The Presence of Wily Mo Pena

While the previous arguments serve to lay a rather convincing foundation, the presence of Wily Mo Pena on the Red Sox roster should be the determinative factor. The Red Sox invested quite a bit in Wily Mo (trading away Bronson Arroyo), and I doubt they did so for him to be a 4th OF. Given the landscape of the Red Sox OF, right field appears to be the only spot available for Wily Mo to get regular AB's in the near future (Manny isn't going anywhere, and the Sox paid handsomely to acquire Crisp as well). While many fans may agree that Wily Mo's presence, more than anything, should be the determining factor in the Sox not resigning Nixon at the end of the season, why should the Sox wait? Taking into account the previous arguments documenting Nixon's offensive deficiencies, I contend that the Red Sox would be a better team right now with Wily Mo in the lineup than with Trot. In limited action this season, Wily Mo has put up a line of .330 (avg), .382 (OBP), and .496, besting Trot in every category except OBP. If we look at Wily Mo's splits, inserting him into the lineup looks even better. Trot is so clueless against left handed pitching that I need not waste words comparing the two in that situation. However, Wily Mo annihilates Nixon even against right-handers. Wily Mo has put up an other-worldly line of .412, .447, and .618 against right handed pitching this season, as compared with Nixon's .332, .425, .467. While Pena clearly would not maintain those numbers over a full season, they indicate enough of an ability to at least approximate Nixon's numbers while besting him in other areas (power, against lefties, etc.). Situationally Pena has proven Trot's superior as well hitting .409, .480, and .500 leading off an inning. He has even obliterated Trot's numbers with nobody on and 1 or 2 outs (not that it matters) by putting up a line of .375, .412, and .688 while scoring 3 runs (1 more than Nixon) in half of the at bats.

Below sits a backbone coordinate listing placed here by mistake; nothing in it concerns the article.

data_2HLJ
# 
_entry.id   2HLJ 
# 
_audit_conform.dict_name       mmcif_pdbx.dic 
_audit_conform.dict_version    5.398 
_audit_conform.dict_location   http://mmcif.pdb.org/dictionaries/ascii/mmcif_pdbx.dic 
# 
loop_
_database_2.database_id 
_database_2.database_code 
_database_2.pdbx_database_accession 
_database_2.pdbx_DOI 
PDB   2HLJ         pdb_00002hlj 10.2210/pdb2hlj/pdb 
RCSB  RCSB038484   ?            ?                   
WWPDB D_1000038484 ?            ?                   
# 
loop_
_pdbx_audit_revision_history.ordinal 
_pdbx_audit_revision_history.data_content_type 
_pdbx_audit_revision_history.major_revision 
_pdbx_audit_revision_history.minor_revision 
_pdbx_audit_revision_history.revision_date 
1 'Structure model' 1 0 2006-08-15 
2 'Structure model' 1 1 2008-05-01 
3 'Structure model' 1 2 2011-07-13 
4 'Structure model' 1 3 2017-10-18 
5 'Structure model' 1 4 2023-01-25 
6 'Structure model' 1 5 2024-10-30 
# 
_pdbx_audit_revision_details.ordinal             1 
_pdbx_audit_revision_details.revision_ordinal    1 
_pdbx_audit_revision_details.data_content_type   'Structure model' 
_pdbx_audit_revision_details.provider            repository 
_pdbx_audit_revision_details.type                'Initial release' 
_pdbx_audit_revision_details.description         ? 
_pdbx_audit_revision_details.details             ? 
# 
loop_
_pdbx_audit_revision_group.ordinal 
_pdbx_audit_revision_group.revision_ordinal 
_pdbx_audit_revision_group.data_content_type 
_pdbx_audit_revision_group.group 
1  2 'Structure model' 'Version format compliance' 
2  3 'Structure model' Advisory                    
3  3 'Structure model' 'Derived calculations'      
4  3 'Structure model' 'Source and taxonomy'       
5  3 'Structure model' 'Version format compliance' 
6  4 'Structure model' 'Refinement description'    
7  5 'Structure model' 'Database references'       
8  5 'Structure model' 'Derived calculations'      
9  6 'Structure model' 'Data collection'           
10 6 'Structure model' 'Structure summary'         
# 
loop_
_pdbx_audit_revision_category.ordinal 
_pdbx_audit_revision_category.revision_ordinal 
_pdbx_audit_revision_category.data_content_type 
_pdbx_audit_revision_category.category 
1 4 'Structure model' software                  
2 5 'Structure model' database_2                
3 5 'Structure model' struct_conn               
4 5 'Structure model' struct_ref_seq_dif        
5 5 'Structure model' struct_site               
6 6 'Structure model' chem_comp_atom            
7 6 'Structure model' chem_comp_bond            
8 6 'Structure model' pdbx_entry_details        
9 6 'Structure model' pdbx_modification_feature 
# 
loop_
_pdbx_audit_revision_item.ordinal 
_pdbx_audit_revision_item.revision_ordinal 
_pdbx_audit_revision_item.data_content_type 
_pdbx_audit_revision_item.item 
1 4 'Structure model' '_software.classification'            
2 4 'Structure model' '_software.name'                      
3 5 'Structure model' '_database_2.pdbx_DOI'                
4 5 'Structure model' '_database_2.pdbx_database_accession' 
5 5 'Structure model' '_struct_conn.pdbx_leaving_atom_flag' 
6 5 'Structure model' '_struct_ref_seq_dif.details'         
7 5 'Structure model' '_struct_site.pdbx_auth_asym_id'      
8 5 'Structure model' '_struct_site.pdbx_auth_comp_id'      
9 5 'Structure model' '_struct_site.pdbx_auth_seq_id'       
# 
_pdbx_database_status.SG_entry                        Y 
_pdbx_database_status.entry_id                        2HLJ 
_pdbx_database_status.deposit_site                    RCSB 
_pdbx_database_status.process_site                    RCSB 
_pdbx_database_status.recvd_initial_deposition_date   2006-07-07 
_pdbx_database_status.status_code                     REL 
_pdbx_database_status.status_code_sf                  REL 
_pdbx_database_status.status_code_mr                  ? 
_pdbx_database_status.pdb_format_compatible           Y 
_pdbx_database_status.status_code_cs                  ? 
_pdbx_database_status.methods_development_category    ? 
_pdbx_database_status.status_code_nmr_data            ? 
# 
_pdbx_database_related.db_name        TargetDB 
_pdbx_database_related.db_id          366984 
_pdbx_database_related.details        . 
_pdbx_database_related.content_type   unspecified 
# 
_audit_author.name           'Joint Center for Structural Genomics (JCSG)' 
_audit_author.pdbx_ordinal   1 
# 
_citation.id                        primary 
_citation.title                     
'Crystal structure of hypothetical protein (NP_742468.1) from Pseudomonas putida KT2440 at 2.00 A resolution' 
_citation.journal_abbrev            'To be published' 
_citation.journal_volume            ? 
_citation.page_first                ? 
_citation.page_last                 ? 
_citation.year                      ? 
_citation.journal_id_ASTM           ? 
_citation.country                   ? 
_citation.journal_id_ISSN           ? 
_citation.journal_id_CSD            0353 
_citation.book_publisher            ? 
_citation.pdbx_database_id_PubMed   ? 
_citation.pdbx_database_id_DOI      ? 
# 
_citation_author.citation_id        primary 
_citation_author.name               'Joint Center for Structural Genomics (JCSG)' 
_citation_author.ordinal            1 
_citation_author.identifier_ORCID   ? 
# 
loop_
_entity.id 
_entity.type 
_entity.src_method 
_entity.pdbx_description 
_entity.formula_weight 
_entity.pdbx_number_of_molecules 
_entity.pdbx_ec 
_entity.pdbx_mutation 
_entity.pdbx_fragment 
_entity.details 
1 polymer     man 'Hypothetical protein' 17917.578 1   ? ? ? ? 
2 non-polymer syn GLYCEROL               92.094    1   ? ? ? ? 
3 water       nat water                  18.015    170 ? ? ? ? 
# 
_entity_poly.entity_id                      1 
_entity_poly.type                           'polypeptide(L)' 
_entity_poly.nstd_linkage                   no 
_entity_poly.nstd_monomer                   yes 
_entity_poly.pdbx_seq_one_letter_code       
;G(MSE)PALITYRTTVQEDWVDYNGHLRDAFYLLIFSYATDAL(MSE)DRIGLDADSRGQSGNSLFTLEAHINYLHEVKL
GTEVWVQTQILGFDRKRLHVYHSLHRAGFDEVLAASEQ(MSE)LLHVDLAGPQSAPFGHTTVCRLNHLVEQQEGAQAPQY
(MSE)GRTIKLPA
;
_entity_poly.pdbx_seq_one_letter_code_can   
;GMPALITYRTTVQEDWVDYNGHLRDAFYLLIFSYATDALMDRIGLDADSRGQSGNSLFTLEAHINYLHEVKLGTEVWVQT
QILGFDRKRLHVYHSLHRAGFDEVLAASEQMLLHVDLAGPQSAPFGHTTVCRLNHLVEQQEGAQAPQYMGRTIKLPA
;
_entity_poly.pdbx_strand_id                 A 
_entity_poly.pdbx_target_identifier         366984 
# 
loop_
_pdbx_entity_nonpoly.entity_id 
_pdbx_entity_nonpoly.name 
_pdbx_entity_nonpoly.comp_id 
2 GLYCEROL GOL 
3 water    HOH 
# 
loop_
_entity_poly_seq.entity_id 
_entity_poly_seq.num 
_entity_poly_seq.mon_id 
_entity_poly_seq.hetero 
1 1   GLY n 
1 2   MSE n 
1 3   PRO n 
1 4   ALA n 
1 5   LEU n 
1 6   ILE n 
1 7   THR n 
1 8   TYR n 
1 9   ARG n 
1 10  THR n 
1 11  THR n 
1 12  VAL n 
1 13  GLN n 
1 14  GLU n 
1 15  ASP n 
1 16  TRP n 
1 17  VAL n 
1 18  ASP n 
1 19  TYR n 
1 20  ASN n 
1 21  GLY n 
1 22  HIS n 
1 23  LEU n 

So given all of this evidence, the million dollar question becomes (1) whether Theo could get value for Trot, and (2) whether he'd have the guts to trade away one of the team's most popular home grown players. While the first question remains unanswered, Theo proved he has the proverbial cajones to pull the trigger on this exact move by trading away the equally revered and home grown Nomar Garciaparra while his team was on its way towards winning its first World Series since 1918. If the value is there, Theo should be listening.